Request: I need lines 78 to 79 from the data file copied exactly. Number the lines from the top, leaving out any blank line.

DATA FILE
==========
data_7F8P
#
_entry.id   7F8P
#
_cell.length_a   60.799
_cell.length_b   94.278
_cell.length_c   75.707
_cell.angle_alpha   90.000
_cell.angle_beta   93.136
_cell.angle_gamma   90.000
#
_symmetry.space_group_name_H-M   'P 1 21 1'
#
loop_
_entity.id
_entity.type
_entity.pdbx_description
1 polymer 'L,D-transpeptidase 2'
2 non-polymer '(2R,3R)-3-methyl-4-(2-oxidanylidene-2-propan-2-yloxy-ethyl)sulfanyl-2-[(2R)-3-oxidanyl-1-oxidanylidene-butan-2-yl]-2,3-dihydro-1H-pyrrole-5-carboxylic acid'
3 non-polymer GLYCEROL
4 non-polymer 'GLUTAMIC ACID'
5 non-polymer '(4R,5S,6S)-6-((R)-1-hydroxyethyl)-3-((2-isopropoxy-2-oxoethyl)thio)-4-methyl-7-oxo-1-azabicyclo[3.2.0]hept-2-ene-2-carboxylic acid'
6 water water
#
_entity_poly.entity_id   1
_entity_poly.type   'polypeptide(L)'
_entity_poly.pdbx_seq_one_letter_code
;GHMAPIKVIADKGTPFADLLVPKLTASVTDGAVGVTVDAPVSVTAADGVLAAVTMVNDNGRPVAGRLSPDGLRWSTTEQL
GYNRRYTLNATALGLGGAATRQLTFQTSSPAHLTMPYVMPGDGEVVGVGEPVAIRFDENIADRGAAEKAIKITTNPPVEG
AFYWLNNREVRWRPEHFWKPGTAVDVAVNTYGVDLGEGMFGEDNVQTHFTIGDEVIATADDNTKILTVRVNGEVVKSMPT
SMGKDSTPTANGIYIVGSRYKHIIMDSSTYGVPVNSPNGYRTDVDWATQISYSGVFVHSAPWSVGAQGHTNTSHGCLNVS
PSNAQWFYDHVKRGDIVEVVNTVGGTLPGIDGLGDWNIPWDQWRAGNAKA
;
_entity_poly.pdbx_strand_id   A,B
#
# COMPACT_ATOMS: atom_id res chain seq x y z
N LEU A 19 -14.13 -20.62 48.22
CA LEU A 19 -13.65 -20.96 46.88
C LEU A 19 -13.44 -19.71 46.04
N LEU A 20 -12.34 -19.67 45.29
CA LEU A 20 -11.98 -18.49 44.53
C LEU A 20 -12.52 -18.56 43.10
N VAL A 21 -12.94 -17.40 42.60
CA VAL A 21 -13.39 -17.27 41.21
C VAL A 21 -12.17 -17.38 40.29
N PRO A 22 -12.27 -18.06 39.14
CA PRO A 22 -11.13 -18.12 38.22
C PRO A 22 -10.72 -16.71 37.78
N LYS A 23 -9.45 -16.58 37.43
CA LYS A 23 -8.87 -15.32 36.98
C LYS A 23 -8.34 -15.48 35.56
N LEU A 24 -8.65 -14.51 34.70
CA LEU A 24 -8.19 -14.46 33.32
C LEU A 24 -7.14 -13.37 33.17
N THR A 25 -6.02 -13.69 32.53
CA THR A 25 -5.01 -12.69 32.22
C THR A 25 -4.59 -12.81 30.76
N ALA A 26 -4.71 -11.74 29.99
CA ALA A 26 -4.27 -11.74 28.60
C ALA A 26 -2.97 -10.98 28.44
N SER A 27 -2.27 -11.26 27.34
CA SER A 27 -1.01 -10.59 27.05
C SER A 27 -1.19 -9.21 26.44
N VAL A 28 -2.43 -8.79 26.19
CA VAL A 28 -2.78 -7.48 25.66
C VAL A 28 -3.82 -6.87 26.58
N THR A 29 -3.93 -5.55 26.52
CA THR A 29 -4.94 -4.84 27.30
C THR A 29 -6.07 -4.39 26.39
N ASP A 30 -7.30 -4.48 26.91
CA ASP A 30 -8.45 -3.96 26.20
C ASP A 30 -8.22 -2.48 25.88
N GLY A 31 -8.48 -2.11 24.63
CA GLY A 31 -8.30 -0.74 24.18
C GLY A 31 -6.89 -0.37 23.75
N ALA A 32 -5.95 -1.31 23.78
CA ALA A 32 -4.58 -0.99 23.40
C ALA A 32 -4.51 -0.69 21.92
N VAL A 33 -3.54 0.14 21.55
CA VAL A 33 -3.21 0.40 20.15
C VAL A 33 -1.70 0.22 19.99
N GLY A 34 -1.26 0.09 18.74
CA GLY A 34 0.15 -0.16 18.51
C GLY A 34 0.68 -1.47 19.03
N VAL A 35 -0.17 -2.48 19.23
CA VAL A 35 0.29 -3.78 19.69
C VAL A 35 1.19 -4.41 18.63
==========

C ALA A 32 -4.51 -0.69 21.92
N VAL A 33 -3.54 0.14 21.55